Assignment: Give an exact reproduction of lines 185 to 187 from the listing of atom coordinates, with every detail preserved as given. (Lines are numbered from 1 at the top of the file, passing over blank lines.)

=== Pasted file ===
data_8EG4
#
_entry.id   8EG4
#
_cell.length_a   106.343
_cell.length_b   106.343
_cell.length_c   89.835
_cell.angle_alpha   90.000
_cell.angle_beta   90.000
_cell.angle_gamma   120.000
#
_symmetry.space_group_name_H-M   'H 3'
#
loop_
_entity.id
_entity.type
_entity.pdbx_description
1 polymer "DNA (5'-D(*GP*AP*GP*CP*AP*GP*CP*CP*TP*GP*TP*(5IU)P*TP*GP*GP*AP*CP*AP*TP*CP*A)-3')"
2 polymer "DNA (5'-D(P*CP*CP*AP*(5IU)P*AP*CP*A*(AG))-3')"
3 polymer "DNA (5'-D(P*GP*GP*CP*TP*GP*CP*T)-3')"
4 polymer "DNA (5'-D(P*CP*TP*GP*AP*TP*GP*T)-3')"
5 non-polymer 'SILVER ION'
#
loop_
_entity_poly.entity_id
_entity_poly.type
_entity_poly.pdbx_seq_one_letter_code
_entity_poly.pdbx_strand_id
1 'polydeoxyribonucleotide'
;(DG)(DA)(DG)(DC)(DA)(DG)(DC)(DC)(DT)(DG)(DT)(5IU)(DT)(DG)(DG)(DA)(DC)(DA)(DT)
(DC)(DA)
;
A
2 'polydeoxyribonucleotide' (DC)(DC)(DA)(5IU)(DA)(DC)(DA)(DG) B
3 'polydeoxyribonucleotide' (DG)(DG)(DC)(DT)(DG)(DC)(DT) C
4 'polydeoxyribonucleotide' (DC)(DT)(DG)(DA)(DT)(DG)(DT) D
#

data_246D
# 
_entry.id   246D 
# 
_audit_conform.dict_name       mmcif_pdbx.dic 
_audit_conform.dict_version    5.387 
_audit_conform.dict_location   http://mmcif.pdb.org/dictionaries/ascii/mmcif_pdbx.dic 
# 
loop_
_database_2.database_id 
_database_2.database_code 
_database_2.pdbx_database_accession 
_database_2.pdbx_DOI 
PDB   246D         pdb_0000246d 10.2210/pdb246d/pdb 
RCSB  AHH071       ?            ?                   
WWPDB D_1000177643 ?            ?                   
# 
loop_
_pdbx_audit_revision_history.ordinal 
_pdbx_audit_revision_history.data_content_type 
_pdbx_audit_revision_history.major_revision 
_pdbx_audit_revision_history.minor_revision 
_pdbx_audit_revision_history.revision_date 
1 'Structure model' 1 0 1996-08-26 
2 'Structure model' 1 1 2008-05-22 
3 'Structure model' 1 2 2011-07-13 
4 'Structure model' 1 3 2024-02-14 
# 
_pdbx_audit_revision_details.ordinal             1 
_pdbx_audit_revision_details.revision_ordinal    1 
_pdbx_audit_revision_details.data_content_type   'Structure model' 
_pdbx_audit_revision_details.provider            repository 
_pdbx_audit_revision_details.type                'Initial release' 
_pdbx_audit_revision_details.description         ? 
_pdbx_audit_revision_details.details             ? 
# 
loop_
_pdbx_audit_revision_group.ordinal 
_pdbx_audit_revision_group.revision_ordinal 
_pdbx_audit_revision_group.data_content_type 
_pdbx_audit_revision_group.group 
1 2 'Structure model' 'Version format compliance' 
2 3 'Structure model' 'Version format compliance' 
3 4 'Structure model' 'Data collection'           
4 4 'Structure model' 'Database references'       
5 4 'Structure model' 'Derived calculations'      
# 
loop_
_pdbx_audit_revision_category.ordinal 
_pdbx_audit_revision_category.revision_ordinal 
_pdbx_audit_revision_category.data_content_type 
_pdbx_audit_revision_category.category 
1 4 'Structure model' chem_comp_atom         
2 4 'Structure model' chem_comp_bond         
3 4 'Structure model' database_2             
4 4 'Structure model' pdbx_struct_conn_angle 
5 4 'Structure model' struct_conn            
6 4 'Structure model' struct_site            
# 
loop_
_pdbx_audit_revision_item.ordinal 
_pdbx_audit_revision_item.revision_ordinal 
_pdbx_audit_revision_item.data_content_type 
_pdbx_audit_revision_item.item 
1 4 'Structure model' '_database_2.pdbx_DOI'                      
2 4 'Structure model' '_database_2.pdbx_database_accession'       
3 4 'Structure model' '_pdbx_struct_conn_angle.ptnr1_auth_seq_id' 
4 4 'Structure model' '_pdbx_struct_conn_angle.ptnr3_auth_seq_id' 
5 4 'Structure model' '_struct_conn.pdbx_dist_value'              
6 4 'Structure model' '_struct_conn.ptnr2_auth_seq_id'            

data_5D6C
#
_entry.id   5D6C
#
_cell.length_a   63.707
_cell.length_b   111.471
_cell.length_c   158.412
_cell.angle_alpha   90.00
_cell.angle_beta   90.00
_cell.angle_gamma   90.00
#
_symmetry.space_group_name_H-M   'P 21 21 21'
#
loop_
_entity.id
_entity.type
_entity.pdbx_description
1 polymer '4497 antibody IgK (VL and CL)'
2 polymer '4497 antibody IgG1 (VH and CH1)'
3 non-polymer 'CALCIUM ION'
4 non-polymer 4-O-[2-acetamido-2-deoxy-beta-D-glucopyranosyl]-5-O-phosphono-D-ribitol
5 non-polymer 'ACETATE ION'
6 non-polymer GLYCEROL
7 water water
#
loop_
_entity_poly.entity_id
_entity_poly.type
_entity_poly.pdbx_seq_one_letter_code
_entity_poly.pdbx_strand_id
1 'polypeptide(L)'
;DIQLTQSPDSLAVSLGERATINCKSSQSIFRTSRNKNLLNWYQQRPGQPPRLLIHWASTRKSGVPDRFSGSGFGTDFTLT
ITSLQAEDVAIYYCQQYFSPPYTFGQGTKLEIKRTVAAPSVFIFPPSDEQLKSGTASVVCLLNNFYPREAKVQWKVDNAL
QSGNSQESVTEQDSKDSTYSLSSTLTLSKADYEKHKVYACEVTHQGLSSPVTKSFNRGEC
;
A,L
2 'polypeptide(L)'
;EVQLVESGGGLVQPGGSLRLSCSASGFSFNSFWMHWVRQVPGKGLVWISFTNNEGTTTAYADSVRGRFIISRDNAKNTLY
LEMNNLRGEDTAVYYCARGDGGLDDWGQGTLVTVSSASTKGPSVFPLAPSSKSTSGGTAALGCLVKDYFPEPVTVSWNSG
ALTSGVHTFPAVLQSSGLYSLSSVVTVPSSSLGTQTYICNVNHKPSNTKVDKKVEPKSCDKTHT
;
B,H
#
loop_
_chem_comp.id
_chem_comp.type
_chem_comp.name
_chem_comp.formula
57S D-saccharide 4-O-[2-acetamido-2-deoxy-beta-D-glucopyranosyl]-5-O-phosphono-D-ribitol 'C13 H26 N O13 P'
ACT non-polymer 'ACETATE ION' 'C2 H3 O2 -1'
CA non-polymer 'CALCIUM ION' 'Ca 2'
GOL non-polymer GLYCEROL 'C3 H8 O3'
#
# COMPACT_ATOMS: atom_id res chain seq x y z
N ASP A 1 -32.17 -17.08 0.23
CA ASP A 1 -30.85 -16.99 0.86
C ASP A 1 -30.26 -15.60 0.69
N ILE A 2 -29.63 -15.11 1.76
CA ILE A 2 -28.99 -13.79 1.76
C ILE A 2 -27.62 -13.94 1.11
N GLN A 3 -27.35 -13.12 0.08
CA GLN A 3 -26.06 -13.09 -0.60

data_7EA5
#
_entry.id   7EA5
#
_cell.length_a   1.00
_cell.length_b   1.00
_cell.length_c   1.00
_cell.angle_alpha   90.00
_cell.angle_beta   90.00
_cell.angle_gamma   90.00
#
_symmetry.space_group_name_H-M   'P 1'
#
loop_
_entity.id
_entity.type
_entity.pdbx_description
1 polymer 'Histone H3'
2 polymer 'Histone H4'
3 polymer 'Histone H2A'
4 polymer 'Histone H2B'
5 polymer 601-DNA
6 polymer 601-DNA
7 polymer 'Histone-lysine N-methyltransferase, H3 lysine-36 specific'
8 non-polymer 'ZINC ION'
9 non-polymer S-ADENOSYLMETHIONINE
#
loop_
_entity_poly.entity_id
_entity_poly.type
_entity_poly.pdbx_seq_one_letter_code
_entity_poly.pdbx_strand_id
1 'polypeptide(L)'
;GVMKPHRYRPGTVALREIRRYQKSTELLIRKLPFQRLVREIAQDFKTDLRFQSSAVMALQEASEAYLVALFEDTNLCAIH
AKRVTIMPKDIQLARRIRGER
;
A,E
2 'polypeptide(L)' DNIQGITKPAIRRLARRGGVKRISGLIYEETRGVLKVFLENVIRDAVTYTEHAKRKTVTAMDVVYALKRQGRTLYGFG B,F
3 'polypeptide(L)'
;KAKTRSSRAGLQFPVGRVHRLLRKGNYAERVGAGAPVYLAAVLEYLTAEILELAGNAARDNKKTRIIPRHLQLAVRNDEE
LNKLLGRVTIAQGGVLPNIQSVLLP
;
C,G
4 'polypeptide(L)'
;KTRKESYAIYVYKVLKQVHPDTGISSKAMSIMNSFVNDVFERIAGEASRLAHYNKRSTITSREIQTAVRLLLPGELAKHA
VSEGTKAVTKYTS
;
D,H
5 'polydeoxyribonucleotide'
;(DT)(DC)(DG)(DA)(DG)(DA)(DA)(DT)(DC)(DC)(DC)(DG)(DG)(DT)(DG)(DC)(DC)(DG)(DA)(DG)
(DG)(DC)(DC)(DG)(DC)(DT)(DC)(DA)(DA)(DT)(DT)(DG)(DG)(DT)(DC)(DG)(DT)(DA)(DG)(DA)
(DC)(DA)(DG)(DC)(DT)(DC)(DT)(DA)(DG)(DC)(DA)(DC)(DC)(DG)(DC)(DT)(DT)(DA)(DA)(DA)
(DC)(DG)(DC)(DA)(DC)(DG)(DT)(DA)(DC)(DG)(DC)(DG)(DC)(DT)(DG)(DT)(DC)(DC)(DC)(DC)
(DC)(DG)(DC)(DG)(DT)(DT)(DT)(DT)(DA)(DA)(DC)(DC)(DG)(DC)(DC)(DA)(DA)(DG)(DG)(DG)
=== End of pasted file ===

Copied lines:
_entity.type
_entity.pdbx_description
1 polymer 'Histone H3'